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MO10 - Molecular Pathology II (ID 127)
- Event: WCLC 2013
- Type: Mini Oral Abstract Session
- Track: Pathology
- Presentations: 1
MO10.02 - Update genotyping non-small cell lung cancer (NSCLC) in Latin America: Latin-American Consortium for the Investigation of Lung Cancer (CLICaP) (ID 3462)
16:15 - 17:45 | Author(s): G.A. Oblitas
Previously we reported that the frequency of mutations in EGFR and KRAS in non-small cell lung cancer (NSCLC) is Latinoamerica,finding the frequency of EGFR mutations in Latin-America between Asian (40%) and European (15%) populations. We report the update frequency of mutations in Latin America.
3606 biopsies of NSCLC patients from Latin-America (Argentina, Colombia, México and Peru) were used by extracted genomic DNA which was used to perform direct sequencing of EGFR gene (exons 18 and 21) and KRAS gene in 2385 samples.
Of all patients the median age was 62.2 ±12.3, 52.6% were women, and 51% had smoking history. Frequency of EGFR mutations in NSCLC was 24.4% [CI 95% 22.7-24.1] (Argentina 14.4%, Colombia 24.9%, Mexico 34.4%, Peru 67.0%). The frequency of KRAS mutations was 7.1%. EGFR mutations were independently associated with gender (29.8% vs 16.3%; p< 0.001), older age (<60 vs >60; p= 0.001), non-smokers 25.9% vs 15.7%; p= 0.001), ethnicity (Hispanic 37.7%, Caucasic 13%, Afro-American 0%, non-determinate 22.9%; p< 0.001), histology (adenocarcinoma 23.8%, squamous 4.4%, large cells 33.3% and non differenced 22.2%) and absence of KRAS mutation. Overall response rate to tyrosine kinase inhibitors (EGFR-TKIs) in EGFR mutated patients (n=56) was 62.5% [95% CI 50-75] with a median overall survival of 16.5 months [95% CI 12.4-20.6].
Our findings confirm the high frequency of EGFR Mutation in Latino-america and low frequency of K-RAS mutation, particularly in patients of Hispanic ethnicity. Differences in risk factors associated with lung cancer in our population and ethnic variability could explain these findings.
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P1.11 - Poster Session 1 - NSCLC Novel Therapies (ID 208)
- Event: WCLC 2013
- Type: Poster Session
- Track: Medical Oncology
- Presentations: 1
- Coordinates: 10/28/2013, 09:30 - 16:30, Exhibit Hall, Ground Level
P1.11-006 - Tyrosine kinase inhibitors versus chemotherapy in patients with metastatic Non-Small Cell Lung Cancer harboring EGFR mutation: Venezuelan experience (ID 699)
09:30 - 16:30 | Author(s): G.A. Oblitas
Lung cancer is the first cause of death globally. Platinum based chemotherapy is the standard of care for NSCLC. Maintenance therapy and switch therapy with novel agents have shown clinical benefit. The determination of the mutation of EGFR, allowed personalized therapy with tyrosine kinase inhibitors, providing benefit in terms of progression free survival and quality of life to those patient harboring the mutation.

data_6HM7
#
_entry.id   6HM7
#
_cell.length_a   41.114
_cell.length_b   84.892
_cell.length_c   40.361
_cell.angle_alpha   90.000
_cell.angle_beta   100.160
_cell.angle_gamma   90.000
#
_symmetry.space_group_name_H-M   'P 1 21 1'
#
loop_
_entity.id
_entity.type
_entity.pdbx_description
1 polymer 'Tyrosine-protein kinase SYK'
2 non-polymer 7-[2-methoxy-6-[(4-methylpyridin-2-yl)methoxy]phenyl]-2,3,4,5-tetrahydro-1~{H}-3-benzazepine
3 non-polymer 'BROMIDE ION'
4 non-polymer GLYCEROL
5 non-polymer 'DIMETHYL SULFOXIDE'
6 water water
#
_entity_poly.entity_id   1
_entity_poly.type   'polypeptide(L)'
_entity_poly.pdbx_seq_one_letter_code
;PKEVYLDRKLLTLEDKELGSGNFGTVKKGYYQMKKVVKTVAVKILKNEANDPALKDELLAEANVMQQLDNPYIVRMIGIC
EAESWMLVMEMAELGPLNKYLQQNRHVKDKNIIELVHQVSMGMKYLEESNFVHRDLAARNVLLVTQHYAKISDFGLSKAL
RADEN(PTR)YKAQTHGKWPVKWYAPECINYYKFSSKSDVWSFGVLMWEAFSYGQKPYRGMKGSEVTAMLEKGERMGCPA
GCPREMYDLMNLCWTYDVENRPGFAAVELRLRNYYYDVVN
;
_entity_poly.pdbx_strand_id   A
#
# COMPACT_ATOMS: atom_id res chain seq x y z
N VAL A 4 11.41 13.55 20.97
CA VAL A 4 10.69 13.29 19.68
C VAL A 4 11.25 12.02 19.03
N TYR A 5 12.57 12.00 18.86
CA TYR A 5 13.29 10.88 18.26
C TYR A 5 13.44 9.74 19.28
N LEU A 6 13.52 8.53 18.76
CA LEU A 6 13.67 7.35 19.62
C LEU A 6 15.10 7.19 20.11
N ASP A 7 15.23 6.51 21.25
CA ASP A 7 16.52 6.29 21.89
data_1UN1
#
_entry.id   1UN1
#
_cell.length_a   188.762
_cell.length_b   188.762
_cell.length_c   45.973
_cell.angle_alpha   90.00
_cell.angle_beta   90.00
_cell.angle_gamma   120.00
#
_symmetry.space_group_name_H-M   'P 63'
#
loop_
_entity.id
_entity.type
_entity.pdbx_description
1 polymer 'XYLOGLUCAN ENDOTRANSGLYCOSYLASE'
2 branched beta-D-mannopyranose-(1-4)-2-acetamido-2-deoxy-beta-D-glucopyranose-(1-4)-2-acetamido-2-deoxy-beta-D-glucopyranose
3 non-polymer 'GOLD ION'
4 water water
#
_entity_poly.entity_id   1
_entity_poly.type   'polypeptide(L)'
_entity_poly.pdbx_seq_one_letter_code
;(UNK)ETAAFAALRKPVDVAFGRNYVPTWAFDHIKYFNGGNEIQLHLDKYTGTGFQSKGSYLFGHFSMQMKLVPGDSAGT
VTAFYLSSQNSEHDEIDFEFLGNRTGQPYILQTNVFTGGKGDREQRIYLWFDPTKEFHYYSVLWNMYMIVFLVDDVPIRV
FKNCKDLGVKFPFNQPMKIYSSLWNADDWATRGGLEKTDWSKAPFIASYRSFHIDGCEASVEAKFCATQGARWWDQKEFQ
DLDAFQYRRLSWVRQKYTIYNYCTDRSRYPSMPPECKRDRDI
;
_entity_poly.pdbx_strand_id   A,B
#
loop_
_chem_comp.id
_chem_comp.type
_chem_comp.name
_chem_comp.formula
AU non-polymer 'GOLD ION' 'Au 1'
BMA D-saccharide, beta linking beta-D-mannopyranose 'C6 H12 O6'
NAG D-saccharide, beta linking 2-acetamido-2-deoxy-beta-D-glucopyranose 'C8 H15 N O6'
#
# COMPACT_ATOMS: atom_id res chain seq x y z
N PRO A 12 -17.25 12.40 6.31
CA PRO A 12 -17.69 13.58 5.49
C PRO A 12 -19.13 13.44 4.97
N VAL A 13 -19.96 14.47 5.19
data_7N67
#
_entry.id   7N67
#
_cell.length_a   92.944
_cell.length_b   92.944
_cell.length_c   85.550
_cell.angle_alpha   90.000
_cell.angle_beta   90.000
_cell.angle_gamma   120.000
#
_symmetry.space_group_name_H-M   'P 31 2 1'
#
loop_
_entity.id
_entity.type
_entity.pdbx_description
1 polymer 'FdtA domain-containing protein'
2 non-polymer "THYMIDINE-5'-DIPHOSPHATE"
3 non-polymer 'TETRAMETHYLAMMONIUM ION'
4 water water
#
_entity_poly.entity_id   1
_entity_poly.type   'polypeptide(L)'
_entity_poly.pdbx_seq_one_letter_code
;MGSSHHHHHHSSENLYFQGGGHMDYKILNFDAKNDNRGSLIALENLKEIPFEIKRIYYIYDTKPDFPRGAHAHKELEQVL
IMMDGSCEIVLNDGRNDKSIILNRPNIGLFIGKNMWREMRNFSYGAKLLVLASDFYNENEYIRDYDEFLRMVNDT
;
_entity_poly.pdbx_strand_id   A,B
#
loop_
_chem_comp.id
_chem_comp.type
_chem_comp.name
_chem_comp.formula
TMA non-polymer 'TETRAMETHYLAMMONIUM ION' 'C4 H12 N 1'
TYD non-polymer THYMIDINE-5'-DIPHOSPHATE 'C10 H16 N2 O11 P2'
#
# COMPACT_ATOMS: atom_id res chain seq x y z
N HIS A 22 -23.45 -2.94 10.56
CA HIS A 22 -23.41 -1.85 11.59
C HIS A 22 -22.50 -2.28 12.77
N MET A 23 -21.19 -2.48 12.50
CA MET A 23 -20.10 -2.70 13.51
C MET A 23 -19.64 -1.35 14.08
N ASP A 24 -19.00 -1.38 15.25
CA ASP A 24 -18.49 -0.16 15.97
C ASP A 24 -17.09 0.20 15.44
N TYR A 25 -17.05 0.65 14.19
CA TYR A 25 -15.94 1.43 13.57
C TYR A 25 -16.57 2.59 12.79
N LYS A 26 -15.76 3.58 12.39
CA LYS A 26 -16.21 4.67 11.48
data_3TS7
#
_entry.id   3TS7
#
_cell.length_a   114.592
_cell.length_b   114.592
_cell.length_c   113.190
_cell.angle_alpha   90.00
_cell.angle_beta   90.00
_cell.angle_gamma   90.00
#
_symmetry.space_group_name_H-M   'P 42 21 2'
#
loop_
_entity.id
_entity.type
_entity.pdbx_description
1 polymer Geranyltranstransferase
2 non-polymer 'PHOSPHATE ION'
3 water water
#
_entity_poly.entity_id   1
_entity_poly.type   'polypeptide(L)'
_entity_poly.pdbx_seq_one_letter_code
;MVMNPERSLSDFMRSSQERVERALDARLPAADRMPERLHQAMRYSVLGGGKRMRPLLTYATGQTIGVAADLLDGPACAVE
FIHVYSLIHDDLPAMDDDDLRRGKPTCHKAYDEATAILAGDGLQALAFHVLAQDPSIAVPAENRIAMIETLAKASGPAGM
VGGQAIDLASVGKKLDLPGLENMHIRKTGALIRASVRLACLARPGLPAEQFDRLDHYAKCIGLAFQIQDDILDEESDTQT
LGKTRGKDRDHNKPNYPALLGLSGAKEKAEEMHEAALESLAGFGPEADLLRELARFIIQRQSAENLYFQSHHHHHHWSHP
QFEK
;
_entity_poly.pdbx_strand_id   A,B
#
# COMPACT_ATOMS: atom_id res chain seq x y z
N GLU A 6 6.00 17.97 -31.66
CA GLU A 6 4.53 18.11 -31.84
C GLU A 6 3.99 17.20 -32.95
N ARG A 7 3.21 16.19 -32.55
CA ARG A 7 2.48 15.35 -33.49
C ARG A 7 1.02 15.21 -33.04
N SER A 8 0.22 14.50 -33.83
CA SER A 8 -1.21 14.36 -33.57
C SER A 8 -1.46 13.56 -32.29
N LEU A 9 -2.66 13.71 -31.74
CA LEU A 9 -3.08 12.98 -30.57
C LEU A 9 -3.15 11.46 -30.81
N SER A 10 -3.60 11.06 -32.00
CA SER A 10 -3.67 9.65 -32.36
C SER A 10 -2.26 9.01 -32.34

An observational, analytic and descriptive study was conducted in Venezuela. 36 patients harboring the EGFR mutation were submitted to chemotherapy or tyrosine kinase inhibitors. The primary endpoint was the determination of the clinical benefit in terms of progression free survival according to the first line therapy.
From a total of 296 patients with lung adenocarcinoma, the mutation rate was 12.2%. The EGFR mutation was found more frequently in patients with adenocarcinoma histology, males, less than 65 years old and those who were former smokers or nonsmokers. The most common type of mutation of the EGFR was found in the EXON 21, followed by EXON 19. 31 of these patients received first-line treatment with chemotherapy and 5 with tyrosine kinase inhibitors. The median progression-free survival for patients receiving tyrosine kinase inhibitors was 10 months and for those who received chemotherapy was 6 months. These findings were statistically significant (p = 0.03). Regarding the overall survival, no statistical significance was found, probably due to the crossing-over of the treatment.
The clinical benefit evidenced in Venezuelan patients harboring the EGFR mutation when treated with tyrosine kinase inhibitors in first and second line, was superior to the one shown by patients who received chemotherapy. These results are similar to those evidenced in clinical trials done worldwide. On this basis, we concluded that tyrosine kinase inhibitors should be used as first-line treatment in patients with EGFR mutation or during the course of their disease.